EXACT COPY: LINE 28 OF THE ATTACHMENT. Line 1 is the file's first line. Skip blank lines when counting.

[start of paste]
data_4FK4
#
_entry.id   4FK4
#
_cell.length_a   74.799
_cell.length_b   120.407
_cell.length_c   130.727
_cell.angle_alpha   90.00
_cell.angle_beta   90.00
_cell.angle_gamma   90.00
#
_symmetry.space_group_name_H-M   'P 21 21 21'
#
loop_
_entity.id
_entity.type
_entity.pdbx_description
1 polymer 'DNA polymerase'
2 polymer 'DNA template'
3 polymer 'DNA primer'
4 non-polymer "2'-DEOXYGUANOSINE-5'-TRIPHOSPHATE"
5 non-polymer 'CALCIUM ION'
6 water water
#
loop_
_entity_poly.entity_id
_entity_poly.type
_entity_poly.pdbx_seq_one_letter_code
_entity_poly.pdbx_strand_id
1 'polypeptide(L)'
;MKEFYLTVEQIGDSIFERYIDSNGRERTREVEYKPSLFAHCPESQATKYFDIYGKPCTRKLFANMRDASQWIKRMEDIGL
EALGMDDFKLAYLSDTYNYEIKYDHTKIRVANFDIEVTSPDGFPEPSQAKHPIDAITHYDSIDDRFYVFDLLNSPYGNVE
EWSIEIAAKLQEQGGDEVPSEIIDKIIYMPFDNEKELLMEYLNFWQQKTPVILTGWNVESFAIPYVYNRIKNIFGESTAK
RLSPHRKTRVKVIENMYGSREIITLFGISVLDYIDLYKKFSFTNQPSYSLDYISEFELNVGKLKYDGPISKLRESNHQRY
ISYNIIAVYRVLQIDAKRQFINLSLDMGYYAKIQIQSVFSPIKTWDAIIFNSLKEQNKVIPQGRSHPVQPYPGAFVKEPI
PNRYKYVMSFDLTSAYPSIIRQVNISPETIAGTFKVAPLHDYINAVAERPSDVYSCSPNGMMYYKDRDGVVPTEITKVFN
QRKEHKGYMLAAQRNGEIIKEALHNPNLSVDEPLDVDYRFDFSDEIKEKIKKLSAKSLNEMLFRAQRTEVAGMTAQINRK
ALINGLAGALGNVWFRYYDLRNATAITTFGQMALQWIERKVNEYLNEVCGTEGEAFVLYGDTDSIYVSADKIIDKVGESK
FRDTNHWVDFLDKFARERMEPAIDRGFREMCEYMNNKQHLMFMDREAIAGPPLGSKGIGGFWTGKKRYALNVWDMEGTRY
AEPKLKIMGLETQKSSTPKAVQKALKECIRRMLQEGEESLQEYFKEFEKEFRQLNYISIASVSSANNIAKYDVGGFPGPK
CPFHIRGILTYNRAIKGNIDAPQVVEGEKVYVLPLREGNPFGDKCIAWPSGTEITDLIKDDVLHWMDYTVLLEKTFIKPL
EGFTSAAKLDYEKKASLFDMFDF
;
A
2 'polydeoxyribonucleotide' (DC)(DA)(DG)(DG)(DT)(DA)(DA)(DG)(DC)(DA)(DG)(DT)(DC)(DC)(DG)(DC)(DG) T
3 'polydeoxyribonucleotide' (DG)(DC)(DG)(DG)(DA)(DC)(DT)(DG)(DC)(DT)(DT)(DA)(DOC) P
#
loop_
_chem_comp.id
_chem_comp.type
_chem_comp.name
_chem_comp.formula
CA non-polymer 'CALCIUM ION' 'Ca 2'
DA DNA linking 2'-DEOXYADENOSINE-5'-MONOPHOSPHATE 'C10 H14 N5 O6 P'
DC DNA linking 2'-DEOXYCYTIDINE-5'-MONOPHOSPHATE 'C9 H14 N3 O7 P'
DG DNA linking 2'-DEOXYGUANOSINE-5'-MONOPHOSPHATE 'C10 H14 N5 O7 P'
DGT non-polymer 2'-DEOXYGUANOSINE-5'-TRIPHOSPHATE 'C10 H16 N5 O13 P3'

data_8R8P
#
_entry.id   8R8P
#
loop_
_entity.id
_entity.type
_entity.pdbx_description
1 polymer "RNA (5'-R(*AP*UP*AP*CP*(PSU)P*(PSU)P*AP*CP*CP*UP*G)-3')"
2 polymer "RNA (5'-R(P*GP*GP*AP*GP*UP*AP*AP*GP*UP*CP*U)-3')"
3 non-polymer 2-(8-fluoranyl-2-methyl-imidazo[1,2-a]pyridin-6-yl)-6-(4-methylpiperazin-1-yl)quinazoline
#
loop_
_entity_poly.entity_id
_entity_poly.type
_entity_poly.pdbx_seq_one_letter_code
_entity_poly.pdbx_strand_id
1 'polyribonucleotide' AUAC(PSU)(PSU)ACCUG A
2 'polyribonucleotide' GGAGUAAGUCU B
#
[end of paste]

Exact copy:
_entity_poly.pdbx_seq_one_letter_code